Personal Conflict and the Climax

by Bree
(missbritney07@hotmail.com)

Question: In the plot outline provided by your site it gives these two ideas:


"Overall Signpost #3: This signpost marks the climax of the story. It is the event that puts your main character in a very tough situation, the outcome of which will determine decisively whether the Story Goal will be achieved. The climax is not the end of the story. However, it is the moment of greatest tension and the major turning point in the protagonist's fortunes. In a tragic story, it is the protagonist's greatest victory – after which everything goes wrong. In a novel with a happy ending, this is when things are at their worst, after which the protagonist starts winning."

and...

"Main Character Signpost #3:

Next comes the main character's personal crisis. He will be put in a position where he must either change or not change. There is no turning back or delaying the moment any longer. This is his personal turning point."

Could you please explain the comparisons and contrasts between these two signpost? Is the MC's personal crisis typically dealt with in the climax of a story?

Thanks for your help! It's been awesome reading your tips, explanations, and advice!

Answer: Simply put, the main character's crisis is the event in which he/she decides whether to continue to be the same person or to change, whether to do what he/she has always done (perhaps with renewed resolve), or abandon his old ways and act differently.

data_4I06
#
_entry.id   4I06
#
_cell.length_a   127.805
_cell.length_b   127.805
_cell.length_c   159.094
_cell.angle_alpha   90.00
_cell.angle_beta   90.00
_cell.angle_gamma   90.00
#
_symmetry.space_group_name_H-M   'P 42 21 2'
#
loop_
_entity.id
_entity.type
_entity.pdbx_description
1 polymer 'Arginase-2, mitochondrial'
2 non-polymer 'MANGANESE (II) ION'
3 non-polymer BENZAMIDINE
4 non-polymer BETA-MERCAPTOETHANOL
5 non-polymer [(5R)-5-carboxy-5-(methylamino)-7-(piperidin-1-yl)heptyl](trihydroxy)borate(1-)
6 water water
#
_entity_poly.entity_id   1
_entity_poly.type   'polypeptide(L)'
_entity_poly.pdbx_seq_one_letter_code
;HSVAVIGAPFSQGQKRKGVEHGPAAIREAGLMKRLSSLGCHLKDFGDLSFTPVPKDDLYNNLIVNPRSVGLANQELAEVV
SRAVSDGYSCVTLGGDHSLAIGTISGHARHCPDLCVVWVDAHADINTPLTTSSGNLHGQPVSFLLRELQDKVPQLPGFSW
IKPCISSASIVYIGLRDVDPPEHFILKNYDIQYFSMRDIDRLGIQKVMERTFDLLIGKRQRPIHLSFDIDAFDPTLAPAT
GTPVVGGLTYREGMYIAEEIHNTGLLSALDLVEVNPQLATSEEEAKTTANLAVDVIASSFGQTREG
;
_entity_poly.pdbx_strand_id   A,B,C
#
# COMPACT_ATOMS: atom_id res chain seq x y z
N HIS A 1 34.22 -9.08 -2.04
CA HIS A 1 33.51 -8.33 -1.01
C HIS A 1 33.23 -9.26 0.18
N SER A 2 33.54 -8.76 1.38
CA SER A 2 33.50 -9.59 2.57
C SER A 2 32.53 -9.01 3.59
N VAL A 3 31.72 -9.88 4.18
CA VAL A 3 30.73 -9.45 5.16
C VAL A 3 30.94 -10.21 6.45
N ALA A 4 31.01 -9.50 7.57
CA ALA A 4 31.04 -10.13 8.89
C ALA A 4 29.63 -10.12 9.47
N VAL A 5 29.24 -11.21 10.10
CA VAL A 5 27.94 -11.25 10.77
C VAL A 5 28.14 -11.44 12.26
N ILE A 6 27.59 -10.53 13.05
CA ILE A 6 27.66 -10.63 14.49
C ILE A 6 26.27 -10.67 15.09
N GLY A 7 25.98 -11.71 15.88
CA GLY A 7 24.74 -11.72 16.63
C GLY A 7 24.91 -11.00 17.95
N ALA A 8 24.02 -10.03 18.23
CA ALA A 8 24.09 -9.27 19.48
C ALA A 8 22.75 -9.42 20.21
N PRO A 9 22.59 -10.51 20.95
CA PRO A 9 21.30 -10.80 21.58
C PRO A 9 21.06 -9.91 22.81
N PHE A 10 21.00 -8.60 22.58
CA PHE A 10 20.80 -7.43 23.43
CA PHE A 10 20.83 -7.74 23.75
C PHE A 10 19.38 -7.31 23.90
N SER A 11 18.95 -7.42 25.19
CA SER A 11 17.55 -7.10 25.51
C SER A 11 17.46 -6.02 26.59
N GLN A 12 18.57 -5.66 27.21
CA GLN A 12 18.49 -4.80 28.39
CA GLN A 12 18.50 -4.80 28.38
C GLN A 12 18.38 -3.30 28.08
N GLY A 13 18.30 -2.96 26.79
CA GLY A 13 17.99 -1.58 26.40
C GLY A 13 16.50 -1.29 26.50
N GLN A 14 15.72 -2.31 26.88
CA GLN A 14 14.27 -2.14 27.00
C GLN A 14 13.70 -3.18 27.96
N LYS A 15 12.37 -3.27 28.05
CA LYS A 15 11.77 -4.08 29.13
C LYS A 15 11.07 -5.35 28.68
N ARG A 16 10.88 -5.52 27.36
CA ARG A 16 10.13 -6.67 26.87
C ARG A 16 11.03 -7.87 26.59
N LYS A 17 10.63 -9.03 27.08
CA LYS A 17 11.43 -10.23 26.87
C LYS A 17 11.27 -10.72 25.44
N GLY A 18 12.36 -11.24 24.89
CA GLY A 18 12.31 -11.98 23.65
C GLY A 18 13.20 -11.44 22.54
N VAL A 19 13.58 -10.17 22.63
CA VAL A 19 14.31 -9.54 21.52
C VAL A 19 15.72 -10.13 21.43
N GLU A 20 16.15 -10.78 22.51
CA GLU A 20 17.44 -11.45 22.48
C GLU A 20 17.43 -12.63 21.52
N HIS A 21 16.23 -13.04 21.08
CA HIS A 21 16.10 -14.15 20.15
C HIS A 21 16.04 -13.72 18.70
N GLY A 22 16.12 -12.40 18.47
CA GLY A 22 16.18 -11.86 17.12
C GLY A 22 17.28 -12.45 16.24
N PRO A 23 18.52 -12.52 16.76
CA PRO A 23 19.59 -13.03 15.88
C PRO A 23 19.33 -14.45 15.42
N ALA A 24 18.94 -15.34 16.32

The overall story crisis is usually the event in which the main character then applies the decision made at his personal crisis in a do-or-die effort to achieve the Story Goal.

In some stories, both these events happen pretty close together, perhaps even in the same scene. To take a simple example, the hero finally comes face to face with the villain and there is a showdown. In the middle of the fight, the hero decides that maybe his old approach to fighting won't work, so in a desperate move, he decides to follow the example of his old mentor who advocated a different method. That's the main character signpost 3. Next, the hero uses this different method and defeats the villain (or not) - which is the overall signpost 3.

In other stories, the main character may confront the villain, and be defeated (or narrowly escape). He then retreats to a safe place, reviews what went wrong, decides to be/act differently, and returns for the overall story crisis in which he finally wins.

Sometimes one of the other signposts can occur in between these events. For instance, the main character could have his dark moment and decide to change. This could be followed by the relationship signpost 3, where the main character heals the rift in his relationship with the impact character, followed by both of them confronting the antagonist for the overall crisis.

In a tragedy, you could have the overall crisis happen first - in which the hero is defeated. This might be followed by the main character's crisis, in which he decides he can no longer continue as the same person, now that he has failed, so he dashes his eyes out, breaks his sword, or kills himself.

I'm using a simple hero/villain story here, but the principles apply to other types of stories and Story Goals as well.

For instance, in a murder mystery, the main character signpost 3 might be the moment when the detective stops looking at the case from his usual viewpoint/bias and adopts a new perspective. That new perspective then allows him to solve the mystery at the overall signpost 3. Again, these two events could happen within the same scene or in two different scenes. It's the writer's choice.

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